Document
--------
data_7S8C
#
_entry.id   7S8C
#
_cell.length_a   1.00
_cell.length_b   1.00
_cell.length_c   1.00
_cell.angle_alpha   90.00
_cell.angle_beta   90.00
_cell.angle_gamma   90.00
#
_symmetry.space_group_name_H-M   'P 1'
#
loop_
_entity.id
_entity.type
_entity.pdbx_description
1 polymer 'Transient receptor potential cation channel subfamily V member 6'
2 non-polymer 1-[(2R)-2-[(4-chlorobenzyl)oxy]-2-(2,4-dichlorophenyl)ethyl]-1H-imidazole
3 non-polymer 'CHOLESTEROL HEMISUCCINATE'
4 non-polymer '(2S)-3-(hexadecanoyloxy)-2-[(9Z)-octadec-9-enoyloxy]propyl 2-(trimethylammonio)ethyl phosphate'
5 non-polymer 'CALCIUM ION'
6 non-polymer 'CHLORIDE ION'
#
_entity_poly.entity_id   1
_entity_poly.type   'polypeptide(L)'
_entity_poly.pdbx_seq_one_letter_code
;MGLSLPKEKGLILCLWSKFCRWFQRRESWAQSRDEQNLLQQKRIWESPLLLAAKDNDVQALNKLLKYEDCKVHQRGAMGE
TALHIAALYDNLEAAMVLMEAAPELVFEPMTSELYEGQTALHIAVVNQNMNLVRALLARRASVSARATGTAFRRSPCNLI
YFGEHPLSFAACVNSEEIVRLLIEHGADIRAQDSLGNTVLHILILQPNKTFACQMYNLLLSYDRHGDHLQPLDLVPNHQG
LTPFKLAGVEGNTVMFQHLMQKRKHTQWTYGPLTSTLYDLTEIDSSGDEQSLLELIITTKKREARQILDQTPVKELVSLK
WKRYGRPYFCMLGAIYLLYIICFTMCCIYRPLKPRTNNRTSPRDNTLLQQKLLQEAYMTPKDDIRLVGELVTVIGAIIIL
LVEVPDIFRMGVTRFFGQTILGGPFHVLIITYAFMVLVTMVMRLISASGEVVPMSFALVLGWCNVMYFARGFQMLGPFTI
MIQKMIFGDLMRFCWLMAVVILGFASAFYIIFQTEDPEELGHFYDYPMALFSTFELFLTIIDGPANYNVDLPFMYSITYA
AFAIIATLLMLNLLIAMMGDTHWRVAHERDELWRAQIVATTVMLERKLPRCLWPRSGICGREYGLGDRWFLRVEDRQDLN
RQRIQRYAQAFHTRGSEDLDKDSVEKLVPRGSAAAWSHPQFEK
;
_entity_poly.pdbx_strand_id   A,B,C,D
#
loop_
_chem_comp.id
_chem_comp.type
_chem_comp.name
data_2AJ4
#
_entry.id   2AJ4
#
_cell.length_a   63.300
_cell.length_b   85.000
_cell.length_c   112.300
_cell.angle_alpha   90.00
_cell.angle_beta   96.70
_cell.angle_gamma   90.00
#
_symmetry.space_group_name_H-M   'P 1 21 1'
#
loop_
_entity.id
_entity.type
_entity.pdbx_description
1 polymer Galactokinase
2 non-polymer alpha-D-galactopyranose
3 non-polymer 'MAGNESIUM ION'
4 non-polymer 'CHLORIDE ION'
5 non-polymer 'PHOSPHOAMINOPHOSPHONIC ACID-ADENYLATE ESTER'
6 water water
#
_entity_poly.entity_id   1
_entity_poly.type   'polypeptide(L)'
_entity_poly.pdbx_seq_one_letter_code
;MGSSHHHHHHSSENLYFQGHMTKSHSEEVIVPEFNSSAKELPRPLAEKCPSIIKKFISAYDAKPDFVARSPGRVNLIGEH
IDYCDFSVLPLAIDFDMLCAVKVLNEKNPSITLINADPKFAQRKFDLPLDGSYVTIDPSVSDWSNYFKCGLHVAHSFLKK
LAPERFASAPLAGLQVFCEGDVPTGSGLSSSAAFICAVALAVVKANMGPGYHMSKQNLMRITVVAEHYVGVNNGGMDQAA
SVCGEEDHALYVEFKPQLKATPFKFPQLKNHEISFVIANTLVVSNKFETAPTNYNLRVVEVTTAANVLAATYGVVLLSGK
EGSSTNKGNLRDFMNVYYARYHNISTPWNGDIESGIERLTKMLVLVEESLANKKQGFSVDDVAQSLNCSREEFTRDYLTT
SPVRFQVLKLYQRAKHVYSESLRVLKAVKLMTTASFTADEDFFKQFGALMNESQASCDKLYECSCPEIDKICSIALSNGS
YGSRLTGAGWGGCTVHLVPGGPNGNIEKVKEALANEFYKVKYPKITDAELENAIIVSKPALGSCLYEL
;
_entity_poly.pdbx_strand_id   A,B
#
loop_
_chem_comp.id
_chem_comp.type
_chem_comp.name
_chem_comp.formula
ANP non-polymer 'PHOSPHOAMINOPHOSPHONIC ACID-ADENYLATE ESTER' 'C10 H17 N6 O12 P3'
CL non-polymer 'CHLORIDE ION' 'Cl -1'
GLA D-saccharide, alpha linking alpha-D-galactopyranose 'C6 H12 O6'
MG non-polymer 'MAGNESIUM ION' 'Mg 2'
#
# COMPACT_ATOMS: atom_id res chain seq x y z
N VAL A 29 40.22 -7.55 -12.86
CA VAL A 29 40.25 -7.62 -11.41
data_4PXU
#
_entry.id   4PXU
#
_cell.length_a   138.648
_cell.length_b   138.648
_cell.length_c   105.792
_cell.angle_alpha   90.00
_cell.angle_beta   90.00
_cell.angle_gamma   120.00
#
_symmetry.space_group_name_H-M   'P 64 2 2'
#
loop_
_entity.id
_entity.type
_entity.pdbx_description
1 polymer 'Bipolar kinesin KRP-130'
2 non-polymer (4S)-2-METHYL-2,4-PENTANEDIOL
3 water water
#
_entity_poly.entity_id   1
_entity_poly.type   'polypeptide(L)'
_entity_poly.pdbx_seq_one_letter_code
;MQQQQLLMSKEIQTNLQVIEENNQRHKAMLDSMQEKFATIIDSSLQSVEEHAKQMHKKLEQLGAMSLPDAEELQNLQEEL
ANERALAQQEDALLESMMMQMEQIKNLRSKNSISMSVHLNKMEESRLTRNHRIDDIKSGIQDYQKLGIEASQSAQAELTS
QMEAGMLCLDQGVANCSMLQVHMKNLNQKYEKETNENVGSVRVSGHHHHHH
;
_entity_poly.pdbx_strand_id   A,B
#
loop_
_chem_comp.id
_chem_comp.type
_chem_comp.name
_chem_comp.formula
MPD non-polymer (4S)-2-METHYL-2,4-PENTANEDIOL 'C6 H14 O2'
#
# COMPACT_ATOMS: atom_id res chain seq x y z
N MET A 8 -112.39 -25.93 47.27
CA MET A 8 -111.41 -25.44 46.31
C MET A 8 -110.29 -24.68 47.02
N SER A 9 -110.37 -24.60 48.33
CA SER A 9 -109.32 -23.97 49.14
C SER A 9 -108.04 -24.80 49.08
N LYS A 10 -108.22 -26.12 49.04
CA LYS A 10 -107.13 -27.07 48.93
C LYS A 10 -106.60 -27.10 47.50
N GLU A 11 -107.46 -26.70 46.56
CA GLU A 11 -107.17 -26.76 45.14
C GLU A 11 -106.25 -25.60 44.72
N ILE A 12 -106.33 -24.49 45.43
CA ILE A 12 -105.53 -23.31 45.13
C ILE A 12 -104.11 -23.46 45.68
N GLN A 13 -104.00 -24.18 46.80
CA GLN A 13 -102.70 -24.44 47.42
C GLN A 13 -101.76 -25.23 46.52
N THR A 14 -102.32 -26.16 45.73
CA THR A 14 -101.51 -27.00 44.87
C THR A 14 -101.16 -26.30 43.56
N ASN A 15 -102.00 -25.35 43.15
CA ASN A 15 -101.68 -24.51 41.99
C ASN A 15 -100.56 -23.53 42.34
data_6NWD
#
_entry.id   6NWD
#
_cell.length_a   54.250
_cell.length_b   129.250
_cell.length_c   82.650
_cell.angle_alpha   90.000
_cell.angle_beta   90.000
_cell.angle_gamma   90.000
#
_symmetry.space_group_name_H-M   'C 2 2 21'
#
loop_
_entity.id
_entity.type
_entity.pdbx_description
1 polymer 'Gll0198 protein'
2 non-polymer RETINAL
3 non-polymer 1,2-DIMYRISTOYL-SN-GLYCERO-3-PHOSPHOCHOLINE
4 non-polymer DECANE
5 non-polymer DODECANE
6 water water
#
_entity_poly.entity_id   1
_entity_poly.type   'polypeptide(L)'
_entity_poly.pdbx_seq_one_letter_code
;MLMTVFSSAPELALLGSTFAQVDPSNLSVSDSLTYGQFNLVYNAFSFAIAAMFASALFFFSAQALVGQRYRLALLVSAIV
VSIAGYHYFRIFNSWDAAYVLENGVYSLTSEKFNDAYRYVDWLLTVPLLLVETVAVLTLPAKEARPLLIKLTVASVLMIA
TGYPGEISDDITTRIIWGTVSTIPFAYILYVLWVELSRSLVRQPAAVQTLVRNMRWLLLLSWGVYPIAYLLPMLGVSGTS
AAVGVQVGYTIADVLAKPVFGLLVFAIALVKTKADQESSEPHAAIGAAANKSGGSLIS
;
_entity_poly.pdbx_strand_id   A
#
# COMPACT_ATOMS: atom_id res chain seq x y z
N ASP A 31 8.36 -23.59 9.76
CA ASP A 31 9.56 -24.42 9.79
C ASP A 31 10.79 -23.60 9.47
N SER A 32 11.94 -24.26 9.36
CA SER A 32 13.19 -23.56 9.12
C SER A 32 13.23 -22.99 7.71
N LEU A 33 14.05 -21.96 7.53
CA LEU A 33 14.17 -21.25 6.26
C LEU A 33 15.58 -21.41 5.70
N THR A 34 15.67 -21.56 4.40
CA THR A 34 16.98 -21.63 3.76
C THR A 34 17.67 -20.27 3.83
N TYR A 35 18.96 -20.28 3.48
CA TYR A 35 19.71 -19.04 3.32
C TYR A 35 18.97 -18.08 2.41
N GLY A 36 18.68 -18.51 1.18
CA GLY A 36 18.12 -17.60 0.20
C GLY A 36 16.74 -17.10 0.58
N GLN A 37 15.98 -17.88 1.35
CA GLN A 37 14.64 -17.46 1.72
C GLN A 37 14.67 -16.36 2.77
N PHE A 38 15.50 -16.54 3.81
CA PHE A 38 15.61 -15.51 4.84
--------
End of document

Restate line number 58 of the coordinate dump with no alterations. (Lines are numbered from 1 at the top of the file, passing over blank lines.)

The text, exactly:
_entity.id